Anyone who recently traveled through Tacoma in Washington knows that there’s a major construction zone on highway I-5. The construction site is on the road near the Tacoma Dome. The local municipality reduced the speed limit through this area to 50 miles per hour (mph) because of the construction project. Additionally, police officers are assessing double penalties for drivers exceeding the work zone speed limit. Is that enough to prevent construction workers comp claim occurrences?


Driving slower to reduce construction work injury in Tacoma road projects

Recently, I noticed that the reader-boards along that area ask drivers to slow down to help construction workers. The city of Tacoma is trying hard to prevent work injury occurrences. Bright orange speed limit signs, penalty warning signs, and reader-board messages are spread across several zones. Sadly, from my observations, all these efforts are not successful. Drivers are not slowing down through this area in Tacoma. To make things worse, most drivers that go faster regularly express their despise to safe drivers. In fact, drivers that obey the new speed requirements draw the ire of local motorists and experience unfriendly tailgating.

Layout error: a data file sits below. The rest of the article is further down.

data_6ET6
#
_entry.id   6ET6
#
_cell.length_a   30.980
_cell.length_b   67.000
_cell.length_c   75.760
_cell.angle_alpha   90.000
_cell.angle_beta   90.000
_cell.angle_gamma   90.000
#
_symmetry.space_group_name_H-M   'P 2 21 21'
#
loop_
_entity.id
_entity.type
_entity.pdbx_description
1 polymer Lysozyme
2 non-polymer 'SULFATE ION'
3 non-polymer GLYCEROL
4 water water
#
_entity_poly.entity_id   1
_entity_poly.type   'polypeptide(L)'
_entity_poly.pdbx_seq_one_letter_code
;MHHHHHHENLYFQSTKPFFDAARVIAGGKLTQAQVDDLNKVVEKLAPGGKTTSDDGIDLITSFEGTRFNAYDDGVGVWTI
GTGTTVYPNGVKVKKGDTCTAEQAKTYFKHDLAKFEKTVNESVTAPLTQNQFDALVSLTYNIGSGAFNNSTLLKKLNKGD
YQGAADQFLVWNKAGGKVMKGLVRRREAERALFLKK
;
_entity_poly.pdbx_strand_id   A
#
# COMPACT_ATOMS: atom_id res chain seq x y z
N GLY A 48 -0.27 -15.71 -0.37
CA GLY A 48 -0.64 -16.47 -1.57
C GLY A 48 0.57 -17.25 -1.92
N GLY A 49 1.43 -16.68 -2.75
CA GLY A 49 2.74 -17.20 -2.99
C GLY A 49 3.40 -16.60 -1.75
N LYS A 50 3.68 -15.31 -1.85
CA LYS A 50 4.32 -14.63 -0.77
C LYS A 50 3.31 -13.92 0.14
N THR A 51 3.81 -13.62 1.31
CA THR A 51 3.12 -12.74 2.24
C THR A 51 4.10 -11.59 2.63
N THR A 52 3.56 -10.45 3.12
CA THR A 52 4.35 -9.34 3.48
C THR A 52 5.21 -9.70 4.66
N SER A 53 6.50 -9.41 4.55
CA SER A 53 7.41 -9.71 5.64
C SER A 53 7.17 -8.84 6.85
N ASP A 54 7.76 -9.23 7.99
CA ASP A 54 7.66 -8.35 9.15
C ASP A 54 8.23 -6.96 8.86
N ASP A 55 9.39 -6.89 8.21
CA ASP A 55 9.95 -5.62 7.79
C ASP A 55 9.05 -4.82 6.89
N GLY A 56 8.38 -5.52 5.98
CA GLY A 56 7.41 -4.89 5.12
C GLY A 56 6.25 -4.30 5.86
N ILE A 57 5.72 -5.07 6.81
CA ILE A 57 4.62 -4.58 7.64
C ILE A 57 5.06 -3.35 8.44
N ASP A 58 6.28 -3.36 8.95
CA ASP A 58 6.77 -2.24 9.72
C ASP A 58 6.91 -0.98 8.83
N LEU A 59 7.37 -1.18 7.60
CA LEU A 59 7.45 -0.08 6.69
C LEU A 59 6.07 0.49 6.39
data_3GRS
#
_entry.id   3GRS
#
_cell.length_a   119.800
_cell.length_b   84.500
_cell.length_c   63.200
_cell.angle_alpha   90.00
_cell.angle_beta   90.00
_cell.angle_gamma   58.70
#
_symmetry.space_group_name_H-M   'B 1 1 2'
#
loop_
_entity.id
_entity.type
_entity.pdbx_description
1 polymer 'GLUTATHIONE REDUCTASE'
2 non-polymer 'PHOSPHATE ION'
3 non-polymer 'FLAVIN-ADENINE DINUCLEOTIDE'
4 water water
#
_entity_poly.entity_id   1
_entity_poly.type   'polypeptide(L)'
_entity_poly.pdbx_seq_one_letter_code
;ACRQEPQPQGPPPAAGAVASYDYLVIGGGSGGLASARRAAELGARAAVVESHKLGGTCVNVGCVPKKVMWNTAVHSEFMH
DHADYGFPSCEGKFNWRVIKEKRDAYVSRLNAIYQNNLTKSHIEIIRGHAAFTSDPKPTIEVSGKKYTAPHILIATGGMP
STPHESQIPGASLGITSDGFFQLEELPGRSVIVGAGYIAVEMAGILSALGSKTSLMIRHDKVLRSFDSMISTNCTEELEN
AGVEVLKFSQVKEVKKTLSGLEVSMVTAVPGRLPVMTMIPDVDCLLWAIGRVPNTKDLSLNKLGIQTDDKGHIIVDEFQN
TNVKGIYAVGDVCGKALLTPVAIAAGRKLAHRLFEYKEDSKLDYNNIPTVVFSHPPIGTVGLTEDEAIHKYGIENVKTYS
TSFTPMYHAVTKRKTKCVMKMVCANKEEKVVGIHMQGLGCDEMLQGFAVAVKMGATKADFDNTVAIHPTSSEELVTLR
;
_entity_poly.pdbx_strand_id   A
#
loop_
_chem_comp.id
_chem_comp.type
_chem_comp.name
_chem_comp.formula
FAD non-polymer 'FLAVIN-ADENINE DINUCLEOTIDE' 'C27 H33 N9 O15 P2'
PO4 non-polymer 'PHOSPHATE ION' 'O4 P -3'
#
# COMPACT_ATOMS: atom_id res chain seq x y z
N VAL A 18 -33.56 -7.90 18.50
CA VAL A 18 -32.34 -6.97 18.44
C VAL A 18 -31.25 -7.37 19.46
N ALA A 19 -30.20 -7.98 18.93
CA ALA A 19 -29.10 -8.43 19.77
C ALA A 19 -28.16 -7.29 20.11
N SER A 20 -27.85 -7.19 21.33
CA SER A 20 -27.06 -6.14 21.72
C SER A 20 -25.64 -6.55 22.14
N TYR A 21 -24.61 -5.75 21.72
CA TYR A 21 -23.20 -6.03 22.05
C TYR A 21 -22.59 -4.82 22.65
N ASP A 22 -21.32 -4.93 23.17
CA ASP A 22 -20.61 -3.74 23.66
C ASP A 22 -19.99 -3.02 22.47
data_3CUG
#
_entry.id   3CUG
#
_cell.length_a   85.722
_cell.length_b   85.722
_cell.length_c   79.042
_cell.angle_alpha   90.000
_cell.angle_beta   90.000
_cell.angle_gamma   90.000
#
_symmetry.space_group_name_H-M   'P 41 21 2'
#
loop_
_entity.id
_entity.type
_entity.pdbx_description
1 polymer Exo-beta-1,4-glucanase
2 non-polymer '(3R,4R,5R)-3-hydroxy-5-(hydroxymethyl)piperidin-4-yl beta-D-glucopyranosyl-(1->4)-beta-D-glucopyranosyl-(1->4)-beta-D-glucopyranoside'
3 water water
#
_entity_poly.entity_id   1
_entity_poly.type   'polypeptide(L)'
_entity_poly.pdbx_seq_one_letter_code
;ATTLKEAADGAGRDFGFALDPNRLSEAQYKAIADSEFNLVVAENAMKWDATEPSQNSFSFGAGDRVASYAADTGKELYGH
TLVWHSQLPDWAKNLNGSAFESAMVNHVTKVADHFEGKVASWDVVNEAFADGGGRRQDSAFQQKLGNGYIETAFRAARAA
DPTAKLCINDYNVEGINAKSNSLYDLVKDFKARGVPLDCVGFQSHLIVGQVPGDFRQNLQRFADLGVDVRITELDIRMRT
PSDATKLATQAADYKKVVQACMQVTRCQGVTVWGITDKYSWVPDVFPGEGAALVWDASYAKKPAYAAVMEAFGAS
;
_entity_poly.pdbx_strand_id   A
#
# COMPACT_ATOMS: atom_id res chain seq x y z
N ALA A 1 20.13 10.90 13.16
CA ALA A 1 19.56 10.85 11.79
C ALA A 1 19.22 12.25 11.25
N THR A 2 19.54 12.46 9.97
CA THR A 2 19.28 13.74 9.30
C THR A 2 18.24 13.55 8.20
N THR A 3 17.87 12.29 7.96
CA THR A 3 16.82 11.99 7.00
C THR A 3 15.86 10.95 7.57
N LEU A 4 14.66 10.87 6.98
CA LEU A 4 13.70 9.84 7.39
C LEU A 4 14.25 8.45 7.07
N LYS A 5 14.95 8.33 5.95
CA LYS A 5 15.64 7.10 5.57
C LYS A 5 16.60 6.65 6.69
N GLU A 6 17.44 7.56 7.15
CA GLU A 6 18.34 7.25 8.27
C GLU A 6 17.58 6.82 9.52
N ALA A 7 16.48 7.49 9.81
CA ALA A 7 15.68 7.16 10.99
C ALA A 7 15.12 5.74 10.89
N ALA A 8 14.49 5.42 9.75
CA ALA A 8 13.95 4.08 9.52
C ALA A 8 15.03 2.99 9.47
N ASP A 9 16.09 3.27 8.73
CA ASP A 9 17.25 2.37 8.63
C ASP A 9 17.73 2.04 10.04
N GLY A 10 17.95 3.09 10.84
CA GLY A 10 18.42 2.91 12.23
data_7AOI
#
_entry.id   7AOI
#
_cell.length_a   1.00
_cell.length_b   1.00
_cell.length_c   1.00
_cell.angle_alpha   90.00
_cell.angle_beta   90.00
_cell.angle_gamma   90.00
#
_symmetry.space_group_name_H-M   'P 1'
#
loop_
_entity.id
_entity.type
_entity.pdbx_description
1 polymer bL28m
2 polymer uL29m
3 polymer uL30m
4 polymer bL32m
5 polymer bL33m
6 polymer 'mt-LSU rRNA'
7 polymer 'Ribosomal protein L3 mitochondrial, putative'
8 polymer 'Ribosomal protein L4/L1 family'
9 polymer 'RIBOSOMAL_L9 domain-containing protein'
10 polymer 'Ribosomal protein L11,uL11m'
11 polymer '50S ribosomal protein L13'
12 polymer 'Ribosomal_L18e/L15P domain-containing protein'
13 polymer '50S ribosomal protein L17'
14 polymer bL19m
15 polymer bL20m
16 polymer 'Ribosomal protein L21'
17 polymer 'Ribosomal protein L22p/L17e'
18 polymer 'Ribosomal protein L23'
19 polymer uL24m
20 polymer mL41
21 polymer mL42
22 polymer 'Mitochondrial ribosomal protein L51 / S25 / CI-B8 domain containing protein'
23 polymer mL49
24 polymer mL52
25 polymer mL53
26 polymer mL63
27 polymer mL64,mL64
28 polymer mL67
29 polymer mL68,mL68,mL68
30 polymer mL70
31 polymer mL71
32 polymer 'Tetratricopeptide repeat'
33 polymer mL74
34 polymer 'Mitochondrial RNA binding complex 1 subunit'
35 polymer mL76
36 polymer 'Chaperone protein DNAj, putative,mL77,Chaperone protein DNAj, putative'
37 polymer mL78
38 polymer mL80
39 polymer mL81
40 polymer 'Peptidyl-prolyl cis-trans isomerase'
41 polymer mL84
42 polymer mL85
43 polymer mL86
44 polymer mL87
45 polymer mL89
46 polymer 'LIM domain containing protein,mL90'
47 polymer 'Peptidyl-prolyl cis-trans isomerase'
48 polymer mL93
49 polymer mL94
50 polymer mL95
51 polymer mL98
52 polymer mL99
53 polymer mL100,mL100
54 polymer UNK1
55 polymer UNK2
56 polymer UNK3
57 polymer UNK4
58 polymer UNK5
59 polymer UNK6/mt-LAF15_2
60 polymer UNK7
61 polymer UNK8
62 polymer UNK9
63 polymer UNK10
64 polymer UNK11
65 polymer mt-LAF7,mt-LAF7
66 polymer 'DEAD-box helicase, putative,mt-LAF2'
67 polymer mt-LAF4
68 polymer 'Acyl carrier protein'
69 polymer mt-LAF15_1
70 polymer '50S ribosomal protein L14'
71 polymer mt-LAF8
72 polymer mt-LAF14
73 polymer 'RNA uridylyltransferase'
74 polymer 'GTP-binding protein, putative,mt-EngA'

Road construction work injury and workers’ death statistics

In the US, approximately 3 workers die from traffic-related motor vehicle crashes every day. These statistics come from the Center for Disease Control (CDC) and the National Institute for Occupational Safety and Health (NIOSH). If you think about, it adds up to over 1000 work injury instances that result in the death of the worker.


Interestingly, Washington State receives federal funding from NIOSH to track work-related deaths after traumatic work injury.  The program responsible for that data tracking is called the Washington Fatality Assessment and Control Evaluation (FACE). More information about work zone fatalities and the FACE program can be found on the Department of Labor and Industries (L&I) website.


According to FACE, motor vehicle accidents accounted for 21% of construction work death incidents in Washington State from 1998 through 2019.  These staggering statistics are for fatalities alone. They do not account for other serious non-fatal workplace injury accidents that happen on the road.


All drivers must help prevent roadwork injury and work accidents

To me, work zone speed limits are not an inconvenience or a suggestion.  These lower speed limits are necessary to protect road and construction workers. Consequently, the speed limit signs are there to prevent construction workers’ work injury and death. It’s important. We must do everything we can to prevent construction workers comp claims from happening.


In my posts, I often write about the importance of increasing workplace safety.  Frequently, I place that burden on employers. However, in this case it is up to us, the drivers, to prevent work accidents from happening. Road construction zones are one area where we must all do our part to make it less dangerous for road workers. That means slowing down and following signs and directions. If we all stay alert and attentive, we can prevent work injury and help keep our road workers safe.